Yet another great argument for progressive enhancement.
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Thank you Jeremy:
The web is not a platform. It’s a continuum.
The experiences we design must follow suit.
Every corner you cut is an opportunity to confuse, irritate, and lose users … lessen[ing] your product’s effectiveness.
[L]et’s stop thinking of the constraints of progressive enhancement as a creativity killer. We too can use the constraints to come up with genuinely creative ways to get round problems and become better designers.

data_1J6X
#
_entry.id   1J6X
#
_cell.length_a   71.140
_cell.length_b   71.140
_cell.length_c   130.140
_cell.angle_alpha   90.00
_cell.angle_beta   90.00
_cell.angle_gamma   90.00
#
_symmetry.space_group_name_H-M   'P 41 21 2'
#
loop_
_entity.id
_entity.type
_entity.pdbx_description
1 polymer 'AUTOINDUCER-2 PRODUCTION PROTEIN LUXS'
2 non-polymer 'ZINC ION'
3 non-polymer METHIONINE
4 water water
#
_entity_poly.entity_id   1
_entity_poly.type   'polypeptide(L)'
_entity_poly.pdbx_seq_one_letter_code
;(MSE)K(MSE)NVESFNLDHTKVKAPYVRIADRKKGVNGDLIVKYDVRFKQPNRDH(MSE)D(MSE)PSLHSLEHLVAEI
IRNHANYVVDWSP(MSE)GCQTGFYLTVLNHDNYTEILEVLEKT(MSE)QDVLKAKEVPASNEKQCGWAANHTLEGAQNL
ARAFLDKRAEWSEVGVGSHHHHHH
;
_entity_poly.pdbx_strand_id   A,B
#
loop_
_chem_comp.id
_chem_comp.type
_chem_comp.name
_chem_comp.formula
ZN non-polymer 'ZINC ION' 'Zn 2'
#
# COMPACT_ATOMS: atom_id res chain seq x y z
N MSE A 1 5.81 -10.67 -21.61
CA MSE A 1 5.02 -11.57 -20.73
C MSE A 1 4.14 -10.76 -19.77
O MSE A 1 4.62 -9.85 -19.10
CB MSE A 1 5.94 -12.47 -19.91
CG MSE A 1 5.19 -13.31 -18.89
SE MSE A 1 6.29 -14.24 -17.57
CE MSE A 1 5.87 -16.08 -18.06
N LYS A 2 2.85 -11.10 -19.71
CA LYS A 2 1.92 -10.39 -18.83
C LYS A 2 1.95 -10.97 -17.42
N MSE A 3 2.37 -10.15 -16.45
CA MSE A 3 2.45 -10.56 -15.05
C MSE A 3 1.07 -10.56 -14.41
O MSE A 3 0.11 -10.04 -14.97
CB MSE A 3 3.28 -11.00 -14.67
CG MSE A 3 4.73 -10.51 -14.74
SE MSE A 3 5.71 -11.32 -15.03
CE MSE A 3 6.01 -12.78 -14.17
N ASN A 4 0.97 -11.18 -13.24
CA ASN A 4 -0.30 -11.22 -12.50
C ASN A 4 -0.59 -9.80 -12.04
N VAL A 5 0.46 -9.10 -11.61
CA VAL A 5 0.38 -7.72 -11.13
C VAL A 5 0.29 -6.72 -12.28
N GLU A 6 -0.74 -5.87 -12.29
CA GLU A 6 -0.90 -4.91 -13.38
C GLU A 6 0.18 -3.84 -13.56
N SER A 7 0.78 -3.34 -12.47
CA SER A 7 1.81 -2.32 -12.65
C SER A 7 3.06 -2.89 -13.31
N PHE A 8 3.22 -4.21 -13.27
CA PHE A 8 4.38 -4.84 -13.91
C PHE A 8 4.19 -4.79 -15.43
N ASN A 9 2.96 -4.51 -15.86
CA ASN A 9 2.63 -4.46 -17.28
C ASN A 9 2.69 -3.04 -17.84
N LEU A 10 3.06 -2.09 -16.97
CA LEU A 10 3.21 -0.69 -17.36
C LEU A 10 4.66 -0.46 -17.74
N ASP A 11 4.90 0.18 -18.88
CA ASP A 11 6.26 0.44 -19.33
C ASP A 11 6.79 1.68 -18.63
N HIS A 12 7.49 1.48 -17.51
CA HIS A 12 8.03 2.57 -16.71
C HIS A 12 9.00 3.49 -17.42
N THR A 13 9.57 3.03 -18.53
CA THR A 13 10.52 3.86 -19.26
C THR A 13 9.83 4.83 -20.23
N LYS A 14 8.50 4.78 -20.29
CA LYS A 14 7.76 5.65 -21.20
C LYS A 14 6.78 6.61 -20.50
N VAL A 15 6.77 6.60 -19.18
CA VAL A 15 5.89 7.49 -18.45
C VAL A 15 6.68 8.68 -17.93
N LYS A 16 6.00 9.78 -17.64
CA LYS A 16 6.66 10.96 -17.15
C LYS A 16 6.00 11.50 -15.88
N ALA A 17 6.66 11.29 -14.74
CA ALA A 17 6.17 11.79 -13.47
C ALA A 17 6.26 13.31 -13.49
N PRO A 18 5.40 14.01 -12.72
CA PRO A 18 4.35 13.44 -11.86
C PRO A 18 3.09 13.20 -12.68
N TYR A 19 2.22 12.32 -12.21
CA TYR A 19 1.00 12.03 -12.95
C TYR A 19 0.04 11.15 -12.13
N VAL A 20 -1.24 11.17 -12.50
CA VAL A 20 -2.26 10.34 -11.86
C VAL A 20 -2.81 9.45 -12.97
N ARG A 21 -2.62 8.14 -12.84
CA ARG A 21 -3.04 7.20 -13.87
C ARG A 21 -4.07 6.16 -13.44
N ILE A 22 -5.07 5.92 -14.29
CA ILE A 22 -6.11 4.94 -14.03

An interface inventory is similar to a content inventory, only instead of sifting through and categorizing content, you’re taking stock and categorizing the components making up your website, app, intranet, hoobadyboop, or whatever (it doesn’t matter).
From first use to navigation to lower-level screens, the motif should be infused throughout the customer’s experience. By making it a part of the on-boarding experience in particular, you’ll help to welcome new users in a natural, unforced way, rather than having to rely on instructional coaching…
Well written and helpful, this article explains the root causes of existential depression (which is not just a childhood issue) and how to help people cope with it.
Rather than the site relying on a particular payment provider,
requestAutocompleterequests payment details from the browser, which stores them on the user’s behalf.
Just what it says on the tin.
This is a really nice overview of SVG pros and cons.